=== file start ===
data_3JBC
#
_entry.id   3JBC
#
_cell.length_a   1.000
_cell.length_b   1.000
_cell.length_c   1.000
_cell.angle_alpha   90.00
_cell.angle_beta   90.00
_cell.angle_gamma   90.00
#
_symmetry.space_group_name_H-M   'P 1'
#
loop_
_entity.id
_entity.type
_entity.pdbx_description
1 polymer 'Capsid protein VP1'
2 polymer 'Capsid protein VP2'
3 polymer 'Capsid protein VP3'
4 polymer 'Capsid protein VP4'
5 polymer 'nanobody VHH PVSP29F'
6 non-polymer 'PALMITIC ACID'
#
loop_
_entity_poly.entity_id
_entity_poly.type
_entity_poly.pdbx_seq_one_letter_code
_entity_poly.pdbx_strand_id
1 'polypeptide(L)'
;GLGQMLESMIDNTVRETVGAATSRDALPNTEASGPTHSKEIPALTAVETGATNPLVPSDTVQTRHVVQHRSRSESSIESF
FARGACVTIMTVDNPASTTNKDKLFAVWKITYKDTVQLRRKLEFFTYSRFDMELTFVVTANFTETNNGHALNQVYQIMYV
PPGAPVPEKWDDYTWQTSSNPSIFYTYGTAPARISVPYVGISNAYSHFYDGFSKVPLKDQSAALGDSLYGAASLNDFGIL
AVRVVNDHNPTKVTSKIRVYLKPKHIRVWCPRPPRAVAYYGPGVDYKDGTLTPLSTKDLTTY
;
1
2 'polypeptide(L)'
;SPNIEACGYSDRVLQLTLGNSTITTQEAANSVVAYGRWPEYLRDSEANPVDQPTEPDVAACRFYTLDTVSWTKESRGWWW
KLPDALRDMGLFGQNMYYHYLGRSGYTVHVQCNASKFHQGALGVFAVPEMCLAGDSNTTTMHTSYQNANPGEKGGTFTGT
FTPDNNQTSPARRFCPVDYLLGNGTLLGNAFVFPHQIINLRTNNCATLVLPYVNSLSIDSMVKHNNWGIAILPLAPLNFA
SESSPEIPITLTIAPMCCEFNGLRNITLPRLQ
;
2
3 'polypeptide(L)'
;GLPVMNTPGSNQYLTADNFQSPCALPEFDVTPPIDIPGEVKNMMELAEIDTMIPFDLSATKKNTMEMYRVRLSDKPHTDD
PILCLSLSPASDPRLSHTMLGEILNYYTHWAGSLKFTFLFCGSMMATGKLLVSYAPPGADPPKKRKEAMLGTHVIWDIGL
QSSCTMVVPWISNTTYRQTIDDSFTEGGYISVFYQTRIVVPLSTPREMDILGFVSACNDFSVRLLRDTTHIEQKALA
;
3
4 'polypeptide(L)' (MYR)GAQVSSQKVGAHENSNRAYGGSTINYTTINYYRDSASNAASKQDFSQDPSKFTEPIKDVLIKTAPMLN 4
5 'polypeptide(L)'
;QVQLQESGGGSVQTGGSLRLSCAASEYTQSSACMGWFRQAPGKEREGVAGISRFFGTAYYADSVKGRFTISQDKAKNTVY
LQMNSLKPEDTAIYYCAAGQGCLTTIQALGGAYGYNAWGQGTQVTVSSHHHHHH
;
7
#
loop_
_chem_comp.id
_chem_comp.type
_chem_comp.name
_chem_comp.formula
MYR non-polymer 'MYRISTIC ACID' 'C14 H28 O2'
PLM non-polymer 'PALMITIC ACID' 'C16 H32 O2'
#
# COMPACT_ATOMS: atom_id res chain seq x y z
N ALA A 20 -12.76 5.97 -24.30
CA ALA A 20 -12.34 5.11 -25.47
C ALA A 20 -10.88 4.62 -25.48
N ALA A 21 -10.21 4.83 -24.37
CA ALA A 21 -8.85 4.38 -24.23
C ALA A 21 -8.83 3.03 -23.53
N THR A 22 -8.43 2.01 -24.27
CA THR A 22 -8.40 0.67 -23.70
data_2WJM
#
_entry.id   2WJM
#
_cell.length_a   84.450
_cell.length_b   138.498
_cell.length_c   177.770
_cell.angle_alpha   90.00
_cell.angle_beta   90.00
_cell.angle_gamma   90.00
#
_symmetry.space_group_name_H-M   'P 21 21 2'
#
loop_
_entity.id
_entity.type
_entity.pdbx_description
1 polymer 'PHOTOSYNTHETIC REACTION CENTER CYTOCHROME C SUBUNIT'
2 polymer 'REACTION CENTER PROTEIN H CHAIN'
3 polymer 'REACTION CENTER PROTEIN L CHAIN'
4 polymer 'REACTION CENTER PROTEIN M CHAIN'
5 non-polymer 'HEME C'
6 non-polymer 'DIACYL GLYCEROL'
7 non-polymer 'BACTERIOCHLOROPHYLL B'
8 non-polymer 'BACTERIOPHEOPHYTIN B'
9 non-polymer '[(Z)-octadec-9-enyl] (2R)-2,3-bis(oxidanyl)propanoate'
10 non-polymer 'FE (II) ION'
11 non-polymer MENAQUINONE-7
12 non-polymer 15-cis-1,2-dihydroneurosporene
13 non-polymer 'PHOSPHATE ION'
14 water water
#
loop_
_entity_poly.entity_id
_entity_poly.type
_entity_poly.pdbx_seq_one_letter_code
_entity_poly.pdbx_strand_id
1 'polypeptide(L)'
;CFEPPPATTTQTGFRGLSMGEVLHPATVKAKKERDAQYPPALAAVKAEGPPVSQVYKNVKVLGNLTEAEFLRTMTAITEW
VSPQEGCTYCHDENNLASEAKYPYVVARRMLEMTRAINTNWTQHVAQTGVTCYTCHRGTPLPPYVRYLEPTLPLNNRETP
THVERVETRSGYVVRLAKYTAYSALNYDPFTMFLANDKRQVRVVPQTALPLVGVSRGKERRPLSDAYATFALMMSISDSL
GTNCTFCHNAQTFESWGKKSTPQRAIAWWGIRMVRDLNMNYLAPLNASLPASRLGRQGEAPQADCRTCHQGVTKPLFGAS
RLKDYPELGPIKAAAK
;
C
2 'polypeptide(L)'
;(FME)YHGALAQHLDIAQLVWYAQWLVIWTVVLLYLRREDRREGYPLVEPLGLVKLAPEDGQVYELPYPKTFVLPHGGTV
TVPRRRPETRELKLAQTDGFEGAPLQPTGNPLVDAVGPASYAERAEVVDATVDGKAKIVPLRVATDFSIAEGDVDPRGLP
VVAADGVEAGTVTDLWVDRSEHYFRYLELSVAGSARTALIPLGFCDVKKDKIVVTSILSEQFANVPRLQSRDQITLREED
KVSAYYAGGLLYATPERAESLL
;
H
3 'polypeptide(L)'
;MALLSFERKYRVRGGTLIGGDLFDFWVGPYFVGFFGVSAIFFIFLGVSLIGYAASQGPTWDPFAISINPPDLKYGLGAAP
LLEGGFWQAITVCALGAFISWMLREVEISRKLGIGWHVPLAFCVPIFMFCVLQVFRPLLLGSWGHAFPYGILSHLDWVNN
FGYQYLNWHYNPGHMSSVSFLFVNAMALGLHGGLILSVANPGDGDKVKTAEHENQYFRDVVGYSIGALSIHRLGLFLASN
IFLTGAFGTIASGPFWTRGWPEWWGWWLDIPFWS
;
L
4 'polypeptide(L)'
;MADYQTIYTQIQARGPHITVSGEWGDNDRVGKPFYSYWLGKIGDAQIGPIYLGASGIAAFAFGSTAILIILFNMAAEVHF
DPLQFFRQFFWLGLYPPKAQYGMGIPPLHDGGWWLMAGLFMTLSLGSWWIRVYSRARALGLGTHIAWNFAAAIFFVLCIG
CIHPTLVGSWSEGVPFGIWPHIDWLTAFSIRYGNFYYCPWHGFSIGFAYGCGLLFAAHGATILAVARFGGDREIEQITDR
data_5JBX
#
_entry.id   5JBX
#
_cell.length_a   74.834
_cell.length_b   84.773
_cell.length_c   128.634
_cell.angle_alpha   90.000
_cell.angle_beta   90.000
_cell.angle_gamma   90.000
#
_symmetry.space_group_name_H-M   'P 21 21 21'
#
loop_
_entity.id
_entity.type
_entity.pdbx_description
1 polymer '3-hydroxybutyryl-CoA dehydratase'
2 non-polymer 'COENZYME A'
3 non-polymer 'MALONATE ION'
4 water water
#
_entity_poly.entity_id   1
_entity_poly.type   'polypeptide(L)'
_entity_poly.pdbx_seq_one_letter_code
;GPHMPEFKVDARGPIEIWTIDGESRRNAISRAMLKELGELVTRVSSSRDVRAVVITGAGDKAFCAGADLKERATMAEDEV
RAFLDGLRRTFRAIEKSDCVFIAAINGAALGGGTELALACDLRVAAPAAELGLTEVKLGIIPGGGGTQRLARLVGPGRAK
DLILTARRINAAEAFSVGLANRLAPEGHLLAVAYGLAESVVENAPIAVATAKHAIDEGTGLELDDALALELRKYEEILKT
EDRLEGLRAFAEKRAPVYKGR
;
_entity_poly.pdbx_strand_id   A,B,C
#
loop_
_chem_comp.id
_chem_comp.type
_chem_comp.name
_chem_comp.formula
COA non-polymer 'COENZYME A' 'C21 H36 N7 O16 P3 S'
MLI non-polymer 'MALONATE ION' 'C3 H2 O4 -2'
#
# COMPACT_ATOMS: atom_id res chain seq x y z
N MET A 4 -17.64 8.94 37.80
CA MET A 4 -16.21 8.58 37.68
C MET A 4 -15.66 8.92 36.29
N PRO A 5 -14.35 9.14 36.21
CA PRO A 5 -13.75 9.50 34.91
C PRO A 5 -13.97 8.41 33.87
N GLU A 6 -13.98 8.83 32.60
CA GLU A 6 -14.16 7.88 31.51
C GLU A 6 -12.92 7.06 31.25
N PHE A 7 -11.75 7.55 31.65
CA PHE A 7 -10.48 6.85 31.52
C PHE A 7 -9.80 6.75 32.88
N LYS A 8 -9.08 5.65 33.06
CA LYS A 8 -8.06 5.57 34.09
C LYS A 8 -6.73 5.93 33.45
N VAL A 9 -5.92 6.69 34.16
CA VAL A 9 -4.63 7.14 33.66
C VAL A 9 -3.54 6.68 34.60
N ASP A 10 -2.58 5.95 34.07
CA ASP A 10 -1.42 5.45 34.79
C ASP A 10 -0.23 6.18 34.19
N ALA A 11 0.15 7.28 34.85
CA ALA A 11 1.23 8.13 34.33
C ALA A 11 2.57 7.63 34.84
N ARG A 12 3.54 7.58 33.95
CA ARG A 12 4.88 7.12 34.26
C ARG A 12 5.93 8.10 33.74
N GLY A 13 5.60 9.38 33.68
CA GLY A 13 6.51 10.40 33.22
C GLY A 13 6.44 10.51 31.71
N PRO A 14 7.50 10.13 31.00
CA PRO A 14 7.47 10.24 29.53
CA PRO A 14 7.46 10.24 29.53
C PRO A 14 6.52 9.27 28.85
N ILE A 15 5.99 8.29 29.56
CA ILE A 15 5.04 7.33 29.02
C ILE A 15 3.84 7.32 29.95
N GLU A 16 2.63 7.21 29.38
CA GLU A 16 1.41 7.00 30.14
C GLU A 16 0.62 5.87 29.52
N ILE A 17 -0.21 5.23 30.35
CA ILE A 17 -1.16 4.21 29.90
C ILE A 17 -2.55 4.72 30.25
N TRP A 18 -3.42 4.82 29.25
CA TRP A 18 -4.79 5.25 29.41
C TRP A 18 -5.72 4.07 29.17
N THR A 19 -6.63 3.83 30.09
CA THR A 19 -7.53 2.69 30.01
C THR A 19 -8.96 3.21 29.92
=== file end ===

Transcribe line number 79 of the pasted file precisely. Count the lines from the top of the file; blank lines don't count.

_cell.length_b   138.498